The photographs presented here capture the Berceni district of Bucharest. I took them in January and February 2020 as part of research towards my master’s thesis, Transformation im Treppenhaus? Soziales Gefüge im semi-öffentlichen Raum eines Bukarester Plattenbaus zwischen materiellem und ideellem Erbe des rumänischen Sozialismus (Transformation in the Stairwell? Social fabric in the semi-public space of a Bucharest housing estate between the material and ideological legacies of Romanian socialism).
I have deliberately avoided including images depicting the centre of Bucharest and other districts of the city, even though I also explored them. My aim here is to direct attention to this particular residential district, one rarely visited by tourists. The photographs were initially a side product of my research, documenting my trip, but ultimately they came to serve as sources in my project.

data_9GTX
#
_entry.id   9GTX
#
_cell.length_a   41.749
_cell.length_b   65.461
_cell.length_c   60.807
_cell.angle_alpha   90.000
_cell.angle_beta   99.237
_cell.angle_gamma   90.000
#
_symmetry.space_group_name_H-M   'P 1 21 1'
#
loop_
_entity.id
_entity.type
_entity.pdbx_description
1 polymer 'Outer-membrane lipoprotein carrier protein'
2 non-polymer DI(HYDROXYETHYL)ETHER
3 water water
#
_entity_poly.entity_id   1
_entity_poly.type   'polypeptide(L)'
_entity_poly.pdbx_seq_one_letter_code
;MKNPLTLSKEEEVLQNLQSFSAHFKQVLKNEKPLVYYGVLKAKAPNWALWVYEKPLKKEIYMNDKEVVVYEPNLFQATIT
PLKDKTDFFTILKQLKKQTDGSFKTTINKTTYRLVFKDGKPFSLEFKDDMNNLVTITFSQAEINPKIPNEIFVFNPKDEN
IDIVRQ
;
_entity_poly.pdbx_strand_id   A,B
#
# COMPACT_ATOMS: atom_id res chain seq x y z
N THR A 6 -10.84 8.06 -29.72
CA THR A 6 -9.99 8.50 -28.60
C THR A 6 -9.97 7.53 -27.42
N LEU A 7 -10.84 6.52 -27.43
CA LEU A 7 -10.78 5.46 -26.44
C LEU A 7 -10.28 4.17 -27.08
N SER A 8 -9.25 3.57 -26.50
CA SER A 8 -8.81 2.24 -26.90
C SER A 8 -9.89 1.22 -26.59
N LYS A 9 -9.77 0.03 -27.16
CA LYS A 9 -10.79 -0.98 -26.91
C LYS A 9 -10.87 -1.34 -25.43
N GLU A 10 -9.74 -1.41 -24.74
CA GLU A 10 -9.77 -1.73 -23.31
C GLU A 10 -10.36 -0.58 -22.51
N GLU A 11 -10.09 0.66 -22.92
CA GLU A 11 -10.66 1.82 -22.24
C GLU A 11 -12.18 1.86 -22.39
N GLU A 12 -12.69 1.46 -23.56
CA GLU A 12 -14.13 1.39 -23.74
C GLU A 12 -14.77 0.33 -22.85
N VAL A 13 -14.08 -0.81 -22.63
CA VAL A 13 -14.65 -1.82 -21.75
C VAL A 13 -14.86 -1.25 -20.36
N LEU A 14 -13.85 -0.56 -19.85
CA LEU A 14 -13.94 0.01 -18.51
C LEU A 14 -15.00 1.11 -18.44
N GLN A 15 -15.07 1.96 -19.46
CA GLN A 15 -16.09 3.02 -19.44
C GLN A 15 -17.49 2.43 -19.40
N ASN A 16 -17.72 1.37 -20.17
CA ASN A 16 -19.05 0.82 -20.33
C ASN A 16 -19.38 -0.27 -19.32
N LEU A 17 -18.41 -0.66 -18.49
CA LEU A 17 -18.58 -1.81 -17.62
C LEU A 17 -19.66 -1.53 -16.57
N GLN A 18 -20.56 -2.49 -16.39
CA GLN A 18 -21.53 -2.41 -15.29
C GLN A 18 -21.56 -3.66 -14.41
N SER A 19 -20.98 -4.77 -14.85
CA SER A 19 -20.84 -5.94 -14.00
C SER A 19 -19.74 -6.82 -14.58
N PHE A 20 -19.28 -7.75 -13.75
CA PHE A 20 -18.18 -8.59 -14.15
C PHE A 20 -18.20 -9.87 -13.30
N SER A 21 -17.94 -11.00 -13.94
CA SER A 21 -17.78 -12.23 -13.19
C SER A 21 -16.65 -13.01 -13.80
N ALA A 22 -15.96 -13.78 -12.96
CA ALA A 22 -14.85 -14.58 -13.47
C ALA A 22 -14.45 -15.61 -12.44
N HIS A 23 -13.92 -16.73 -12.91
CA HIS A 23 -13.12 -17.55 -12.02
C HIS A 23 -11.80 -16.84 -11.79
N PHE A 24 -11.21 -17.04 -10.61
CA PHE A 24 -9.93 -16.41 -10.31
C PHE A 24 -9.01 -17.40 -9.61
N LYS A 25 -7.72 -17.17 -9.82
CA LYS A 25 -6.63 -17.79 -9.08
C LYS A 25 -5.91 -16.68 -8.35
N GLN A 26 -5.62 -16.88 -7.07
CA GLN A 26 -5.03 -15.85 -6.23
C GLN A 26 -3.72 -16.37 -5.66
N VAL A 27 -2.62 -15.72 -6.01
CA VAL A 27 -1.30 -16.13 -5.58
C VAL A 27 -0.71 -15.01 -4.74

Some of the images show the inner workings of my field study: the semi-public spaces of a ten-storey housing block, including the stairwell and entrance area. The photographs were taken during the course of observations and conversations conducted in the building, emerging almost in passing. Other shots, most of which were taken during expeditions through the district, offer an illustration of the surroundings of the blocks and the broader neighbourhood of the housing estate. I visited mainly during the early morning or later in the evening, as well as at weekends, covering the area on foot. In doing so, I developed a sense of the structures of everyday life in the district: a space that emerged from the drawing board of socialist-era construction projects and subsequently supplemented by the Eigensinn of the private sector. Therefore I incorporate into my analytical perspective on Berceni a wide range of perspectives on this urban landscape of housing blocks: views that reveal how, in a way, it resembles a mountain range; the attempts to make the inhospitable hallways close to the entrance doors more homely; messages from neighbours; depictions of the willingness, or perhaps need, to improvise; and somewhat incongruous advertising.